Sometime around the year 1804 (if not earlier), William Balston realised that he was being ill used. The Hollingworth’s it seems were not only trading on Balston’s good name, and why not, but were perhaps using his position in the partnership to bolster rather dubious business arrangements. Another Hollingworth brother, Benjamin, had joined the ‘firm’ to operate their sales office in Watling Street, London, and so now he could be out-voted three to one, and often was. The full story may never be known, but is a topic ripe for further investigation. The initial Partnership term of fifteen years still had another four years to run, but things were so bad that it became impossible for William to be even in the same place as the various Hollingworth’s, so it was eventually agreed that the Partnership should be dissolved. Even the terms of the dissolution were acrimonious and hard-fought, but William seems to have carried the day, and very surprisingly the Hollingworth’s allowed him to continue to use the famous ‘J.Whatman’ name and cypher in his papers [fig.8], but they too would continue to use the ‘J.Whatman’ name, appended with the words ‘Turkey Mill’ [fig.9], because, again to confound today’s thinking even in Maidstone itself, the Hollingworth’s continued to operate Turkey Mill (and it’s satellites) where the famous Whatman name had been established, while William Balston went off initially to Eyehorne Mill7, near Hollingbourne, and eventually, Springfield Mill.
His first purchase of land at Springfield (named after it’s springs of pure, clear water, so important for white paper-making) was in March, 1805, when he purchased just short of eight acres of land, including meadows, a hop-ground and a small orchard [fig.10], for the princely sum of one thousand, five hundred pounds, paid in cash. The title deeds in Springfield Archives trace the land back to members of the local landed gentry, who had amassed vast tracts of land in several counties (some of it by marriage settlement), one of whom was hit by a one-off Land Tax, as part of a government scheme to try to clear the National Debt. Thus, through various sales and re-sales, the land known as Lords Hopground, Little Meadow, and part of Rushey Meadows, came to be sold by a Mr. William Coleman – a local ‘Gentleman’, who appears to have been a property speculator – to William Balston [fig.11].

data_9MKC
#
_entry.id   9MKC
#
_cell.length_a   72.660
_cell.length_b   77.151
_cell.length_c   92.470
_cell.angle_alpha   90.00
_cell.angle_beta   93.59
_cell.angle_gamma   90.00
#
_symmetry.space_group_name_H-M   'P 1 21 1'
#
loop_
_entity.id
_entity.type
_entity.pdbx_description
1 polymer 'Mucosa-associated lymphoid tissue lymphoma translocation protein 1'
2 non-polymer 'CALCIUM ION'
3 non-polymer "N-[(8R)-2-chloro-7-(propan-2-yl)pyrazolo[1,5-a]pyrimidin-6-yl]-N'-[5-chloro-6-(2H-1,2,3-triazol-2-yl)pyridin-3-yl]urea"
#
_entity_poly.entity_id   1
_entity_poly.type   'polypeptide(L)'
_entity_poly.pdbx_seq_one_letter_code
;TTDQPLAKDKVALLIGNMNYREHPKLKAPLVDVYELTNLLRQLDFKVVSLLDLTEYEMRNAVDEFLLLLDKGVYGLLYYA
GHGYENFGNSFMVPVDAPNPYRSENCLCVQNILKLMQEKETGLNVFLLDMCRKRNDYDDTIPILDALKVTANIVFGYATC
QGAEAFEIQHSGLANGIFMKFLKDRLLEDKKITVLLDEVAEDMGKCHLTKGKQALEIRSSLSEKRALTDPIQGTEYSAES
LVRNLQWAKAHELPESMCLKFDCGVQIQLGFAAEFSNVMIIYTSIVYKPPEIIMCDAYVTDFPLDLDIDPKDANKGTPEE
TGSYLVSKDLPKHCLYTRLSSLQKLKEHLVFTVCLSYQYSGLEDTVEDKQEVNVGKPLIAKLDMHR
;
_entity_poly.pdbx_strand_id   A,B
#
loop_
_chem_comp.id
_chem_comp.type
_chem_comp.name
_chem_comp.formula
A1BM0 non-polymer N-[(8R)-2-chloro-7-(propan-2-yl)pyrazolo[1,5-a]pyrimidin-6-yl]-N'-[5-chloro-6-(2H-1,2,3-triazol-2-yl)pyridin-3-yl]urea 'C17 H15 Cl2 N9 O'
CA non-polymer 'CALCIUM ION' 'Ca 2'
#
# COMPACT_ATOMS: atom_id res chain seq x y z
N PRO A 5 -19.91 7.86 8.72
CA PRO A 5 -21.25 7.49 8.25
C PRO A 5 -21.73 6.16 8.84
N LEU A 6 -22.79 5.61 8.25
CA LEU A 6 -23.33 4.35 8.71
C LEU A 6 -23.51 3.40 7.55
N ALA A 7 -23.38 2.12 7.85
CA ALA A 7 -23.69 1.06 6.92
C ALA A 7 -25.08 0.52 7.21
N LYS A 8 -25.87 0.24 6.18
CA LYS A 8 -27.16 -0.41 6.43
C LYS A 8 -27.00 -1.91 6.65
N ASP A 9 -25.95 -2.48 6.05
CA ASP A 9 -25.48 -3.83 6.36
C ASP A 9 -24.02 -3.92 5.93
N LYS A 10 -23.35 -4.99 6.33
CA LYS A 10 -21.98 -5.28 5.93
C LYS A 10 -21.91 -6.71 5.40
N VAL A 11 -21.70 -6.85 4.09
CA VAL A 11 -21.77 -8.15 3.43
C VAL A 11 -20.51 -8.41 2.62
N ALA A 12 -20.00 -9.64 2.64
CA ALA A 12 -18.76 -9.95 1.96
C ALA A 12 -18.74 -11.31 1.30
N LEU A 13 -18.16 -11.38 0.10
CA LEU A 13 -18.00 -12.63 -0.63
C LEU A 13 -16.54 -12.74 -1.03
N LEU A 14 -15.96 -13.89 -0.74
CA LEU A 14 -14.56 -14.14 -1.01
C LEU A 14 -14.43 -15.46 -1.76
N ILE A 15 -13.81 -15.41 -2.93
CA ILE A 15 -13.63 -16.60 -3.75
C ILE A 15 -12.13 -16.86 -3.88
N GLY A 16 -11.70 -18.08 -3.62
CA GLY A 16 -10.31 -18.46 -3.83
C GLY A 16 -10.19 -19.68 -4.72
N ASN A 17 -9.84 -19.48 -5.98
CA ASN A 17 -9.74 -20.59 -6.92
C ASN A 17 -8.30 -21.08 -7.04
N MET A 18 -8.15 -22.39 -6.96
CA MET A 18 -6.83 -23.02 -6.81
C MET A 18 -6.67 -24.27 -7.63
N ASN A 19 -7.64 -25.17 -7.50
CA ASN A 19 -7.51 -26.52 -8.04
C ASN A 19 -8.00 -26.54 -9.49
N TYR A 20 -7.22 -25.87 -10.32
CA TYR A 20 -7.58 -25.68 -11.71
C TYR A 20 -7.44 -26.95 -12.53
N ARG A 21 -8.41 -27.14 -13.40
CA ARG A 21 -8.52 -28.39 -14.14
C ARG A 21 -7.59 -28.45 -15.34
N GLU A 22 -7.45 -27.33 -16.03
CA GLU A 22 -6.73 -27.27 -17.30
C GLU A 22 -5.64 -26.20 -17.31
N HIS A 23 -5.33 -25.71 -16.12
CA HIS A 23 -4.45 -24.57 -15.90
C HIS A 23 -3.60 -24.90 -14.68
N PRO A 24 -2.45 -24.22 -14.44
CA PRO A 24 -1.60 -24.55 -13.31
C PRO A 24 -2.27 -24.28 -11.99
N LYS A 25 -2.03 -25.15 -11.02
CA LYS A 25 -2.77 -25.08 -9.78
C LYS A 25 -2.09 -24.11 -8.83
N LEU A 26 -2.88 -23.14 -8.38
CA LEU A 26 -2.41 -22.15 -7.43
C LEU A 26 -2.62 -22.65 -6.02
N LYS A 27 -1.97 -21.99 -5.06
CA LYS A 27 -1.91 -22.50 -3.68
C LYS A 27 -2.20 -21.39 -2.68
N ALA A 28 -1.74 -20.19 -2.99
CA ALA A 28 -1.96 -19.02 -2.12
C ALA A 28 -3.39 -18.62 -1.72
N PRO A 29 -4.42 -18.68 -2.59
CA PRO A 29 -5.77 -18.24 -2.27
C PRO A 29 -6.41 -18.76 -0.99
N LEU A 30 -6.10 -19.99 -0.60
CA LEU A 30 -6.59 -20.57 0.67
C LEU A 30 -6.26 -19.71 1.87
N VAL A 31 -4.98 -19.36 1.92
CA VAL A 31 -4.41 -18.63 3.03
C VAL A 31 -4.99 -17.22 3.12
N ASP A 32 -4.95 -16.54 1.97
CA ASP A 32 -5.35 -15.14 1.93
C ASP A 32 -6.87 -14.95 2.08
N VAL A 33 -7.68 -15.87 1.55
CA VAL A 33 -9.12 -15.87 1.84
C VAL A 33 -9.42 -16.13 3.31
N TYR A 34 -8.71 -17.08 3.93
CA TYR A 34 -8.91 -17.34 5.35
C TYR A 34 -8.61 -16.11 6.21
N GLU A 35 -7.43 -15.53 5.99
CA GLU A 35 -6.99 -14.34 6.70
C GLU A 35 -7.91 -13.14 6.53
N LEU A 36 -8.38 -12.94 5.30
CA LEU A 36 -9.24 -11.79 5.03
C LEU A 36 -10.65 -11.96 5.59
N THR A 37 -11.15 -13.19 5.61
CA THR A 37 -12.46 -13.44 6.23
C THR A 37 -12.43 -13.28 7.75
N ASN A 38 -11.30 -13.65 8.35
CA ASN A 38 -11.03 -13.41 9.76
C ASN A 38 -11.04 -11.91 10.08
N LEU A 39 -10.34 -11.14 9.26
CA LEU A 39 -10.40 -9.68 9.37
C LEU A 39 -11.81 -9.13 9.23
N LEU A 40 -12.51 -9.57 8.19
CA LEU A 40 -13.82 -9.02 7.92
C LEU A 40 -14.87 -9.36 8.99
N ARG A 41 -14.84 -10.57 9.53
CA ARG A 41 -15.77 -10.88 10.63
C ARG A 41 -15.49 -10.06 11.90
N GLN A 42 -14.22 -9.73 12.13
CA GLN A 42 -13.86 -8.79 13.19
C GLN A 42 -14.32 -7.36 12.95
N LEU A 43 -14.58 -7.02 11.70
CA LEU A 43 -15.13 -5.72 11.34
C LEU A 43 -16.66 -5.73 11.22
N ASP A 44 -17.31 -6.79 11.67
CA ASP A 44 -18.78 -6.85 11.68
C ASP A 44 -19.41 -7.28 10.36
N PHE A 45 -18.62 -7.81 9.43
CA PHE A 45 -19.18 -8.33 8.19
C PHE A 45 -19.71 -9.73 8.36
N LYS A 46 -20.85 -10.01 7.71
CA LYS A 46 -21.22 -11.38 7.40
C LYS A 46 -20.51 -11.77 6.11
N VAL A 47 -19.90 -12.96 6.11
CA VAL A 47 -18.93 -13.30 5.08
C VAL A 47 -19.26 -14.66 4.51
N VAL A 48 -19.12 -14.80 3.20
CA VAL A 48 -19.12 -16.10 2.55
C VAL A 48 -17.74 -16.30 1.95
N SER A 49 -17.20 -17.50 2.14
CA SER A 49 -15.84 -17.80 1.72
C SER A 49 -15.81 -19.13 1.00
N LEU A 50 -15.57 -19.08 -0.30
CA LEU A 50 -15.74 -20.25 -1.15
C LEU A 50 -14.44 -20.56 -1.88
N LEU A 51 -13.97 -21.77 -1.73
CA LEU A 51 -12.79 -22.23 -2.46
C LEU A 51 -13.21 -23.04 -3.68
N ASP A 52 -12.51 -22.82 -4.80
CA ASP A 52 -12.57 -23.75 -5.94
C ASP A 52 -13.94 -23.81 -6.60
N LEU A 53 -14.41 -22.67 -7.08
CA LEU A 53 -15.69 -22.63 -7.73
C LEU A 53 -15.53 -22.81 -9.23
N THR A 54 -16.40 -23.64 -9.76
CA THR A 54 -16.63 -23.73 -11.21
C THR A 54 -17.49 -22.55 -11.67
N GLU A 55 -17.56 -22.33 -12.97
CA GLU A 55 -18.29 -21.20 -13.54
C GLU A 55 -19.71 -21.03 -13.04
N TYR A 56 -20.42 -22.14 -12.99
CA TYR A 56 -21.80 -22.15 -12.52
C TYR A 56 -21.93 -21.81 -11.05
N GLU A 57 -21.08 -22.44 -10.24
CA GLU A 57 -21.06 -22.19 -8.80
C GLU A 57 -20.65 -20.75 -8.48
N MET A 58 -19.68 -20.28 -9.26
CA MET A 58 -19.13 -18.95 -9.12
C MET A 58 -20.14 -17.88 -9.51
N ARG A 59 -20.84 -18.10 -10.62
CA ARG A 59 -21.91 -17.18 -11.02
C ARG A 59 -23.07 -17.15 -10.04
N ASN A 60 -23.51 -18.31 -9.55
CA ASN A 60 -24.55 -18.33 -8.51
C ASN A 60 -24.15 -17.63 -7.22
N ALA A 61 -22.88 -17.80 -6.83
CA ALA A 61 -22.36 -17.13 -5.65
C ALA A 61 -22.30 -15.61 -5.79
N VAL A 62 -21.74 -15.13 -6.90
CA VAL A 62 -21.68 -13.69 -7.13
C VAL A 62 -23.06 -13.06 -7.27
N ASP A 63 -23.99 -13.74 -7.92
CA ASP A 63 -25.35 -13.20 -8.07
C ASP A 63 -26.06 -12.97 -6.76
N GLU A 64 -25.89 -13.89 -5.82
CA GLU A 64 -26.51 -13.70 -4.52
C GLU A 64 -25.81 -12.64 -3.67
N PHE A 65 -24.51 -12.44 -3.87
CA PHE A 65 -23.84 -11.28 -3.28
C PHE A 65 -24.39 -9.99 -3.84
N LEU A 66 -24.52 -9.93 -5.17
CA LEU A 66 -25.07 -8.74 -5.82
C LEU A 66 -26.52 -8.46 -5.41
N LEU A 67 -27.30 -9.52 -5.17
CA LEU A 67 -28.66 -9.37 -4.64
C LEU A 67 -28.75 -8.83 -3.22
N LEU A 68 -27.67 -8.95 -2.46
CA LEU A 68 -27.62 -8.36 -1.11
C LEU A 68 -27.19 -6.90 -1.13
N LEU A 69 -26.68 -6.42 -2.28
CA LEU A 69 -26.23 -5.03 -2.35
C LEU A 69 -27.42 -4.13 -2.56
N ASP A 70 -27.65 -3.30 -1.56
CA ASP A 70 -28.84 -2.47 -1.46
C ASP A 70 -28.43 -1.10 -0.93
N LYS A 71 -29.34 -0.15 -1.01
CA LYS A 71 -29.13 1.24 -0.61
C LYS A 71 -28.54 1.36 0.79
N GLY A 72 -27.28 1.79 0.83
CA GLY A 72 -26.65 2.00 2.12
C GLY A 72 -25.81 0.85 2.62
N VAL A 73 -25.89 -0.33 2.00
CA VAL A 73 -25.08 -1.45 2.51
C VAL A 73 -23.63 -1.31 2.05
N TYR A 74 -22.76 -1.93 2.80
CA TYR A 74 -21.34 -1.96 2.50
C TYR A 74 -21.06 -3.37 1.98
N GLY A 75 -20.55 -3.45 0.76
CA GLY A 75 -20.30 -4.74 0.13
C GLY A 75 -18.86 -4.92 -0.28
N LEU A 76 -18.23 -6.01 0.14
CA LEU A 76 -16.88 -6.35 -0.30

This particular event represents just a part of William Balston’s disastrous financial situation of the ensuing fifty-odd years, as well as begging the question, where did he get the money from, especially as this was just the first of three such purchases in close succession (discussed in Part Two of this series). His financial downfall actually started with what at first he must have thought of as something of a coup, in that auspicious agreement with the Hollingworth's that he could use the Whatman brand, and so would they. Therefore, to William Balston’s mind, the only way to overpower them in their established market place with not dis-similar papers, was by sheer scale of operation. He had to have the biggest and best manufactory in Britain, if not the world, and his initial plan was to have a mill of TEN working vats, all producing first class white papers. This aspiration was to cause his downfall.
Notes: 1 John N. Balston, The Elder James Whatman, privately published, 1992, Vol.2 Table XX shows the Whatman family tree, with James Whatman the Younger as the fourth James Whatman in succession, with three others indirectly before that. 2 Thomas Balston, William Balston Paper Maker 1759 -1849, Methuen & Co., London, 1954 3 Thomas Balston, ibid. 4 The Housekeeping Book of Susanna Whatman, edited by Thomas Balston, Geoffrey Bles Ltd., London, 1956 5 Smalts: A blue ground-up glass-like powder added to the half-beaten rags in the beating engines (Hollanders) to improve the whiteness of the finished papers. There is some dispute as to whether JW2 originated the idea. Today, commercial bright white paper manufacture still uses a similar process, called ‘OBA’s’, abbreviation for Optical Brightening Agents (U.S. = FWA), as do some domestic washing powders. 6 Thomas Balston op.cit. 2 above 7 John N. Balston (see note 1 above) is quite forceful in dispelling the myth published by his distant cousin Thomas Balston, that William went from Turkey Mill under the Hollingworth partnership to Hollingbourne Mill, and that it was in fact on Eyehorne Mill, near Hollingbourne, that Wm. Balston took out a short lease, and worked for a few years before the establishment of Springfield Mill.